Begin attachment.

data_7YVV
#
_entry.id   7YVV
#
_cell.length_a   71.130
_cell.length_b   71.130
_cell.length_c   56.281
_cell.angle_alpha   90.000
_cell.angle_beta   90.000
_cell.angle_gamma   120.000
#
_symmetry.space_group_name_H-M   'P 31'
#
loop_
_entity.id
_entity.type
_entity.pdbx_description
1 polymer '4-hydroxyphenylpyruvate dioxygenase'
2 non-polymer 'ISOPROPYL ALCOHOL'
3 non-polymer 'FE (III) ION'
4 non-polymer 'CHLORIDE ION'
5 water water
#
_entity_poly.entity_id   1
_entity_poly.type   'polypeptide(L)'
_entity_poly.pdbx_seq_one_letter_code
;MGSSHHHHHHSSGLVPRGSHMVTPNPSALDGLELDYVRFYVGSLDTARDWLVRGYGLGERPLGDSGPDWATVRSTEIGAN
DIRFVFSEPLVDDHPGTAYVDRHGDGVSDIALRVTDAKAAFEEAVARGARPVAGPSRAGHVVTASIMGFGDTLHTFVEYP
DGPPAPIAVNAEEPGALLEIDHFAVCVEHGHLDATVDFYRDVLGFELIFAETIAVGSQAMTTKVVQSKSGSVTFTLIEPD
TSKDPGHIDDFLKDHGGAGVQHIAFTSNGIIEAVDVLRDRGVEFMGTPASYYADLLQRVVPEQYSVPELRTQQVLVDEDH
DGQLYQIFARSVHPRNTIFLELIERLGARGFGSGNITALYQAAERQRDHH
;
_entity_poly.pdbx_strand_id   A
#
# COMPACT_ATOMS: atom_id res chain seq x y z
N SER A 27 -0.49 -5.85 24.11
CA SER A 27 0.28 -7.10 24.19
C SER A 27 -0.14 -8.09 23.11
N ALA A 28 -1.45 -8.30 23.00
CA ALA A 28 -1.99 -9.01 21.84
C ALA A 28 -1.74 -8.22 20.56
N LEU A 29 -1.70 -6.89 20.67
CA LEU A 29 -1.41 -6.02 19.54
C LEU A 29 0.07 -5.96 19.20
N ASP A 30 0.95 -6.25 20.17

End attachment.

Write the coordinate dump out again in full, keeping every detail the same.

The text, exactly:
data_7YVV
#
_entry.id   7YVV
#
_cell.length_a   71.130
_cell.length_b   71.130
_cell.length_c   56.281
_cell.angle_alpha   90.000
_cell.angle_beta   90.000
_cell.angle_gamma   120.000
#
_symmetry.space_group_name_H-M   'P 31'
#
loop_
_entity.id
_entity.type
_entity.pdbx_description
1 polymer '4-hydroxyphenylpyruvate dioxygenase'
2 non-polymer 'ISOPROPYL ALCOHOL'
3 non-polymer 'FE (III) ION'
4 non-polymer 'CHLORIDE ION'
5 water water
#
_entity_poly.entity_id   1
_entity_poly.type   'polypeptide(L)'
_entity_poly.pdbx_seq_one_letter_code
;MGSSHHHHHHSSGLVPRGSHMVTPNPSALDGLELDYVRFYVGSLDTARDWLVRGYGLGERPLGDSGPDWATVRSTEIGAN
DIRFVFSEPLVDDHPGTAYVDRHGDGVSDIALRVTDAKAAFEEAVARGARPVAGPSRAGHVVTASIMGFGDTLHTFVEYP
DGPPAPIAVNAEEPGALLEIDHFAVCVEHGHLDATVDFYRDVLGFELIFAETIAVGSQAMTTKVVQSKSGSVTFTLIEPD
TSKDPGHIDDFLKDHGGAGVQHIAFTSNGIIEAVDVLRDRGVEFMGTPASYYADLLQRVVPEQYSVPELRTQQVLVDEDH
DGQLYQIFARSVHPRNTIFLELIERLGARGFGSGNITALYQAAERQRDHH
;
_entity_poly.pdbx_strand_id   A
#
# COMPACT_ATOMS: atom_id res chain seq x y z
N SER A 27 -0.49 -5.85 24.11
CA SER A 27 0.28 -7.10 24.19
C SER A 27 -0.14 -8.09 23.11
N ALA A 28 -1.45 -8.30 23.00
CA ALA A 28 -1.99 -9.01 21.84
C ALA A 28 -1.74 -8.22 20.56
N LEU A 29 -1.70 -6.89 20.67
CA LEU A 29 -1.41 -6.02 19.54
C LEU A 29 0.07 -5.96 19.20
N ASP A 30 0.95 -6.25 20.17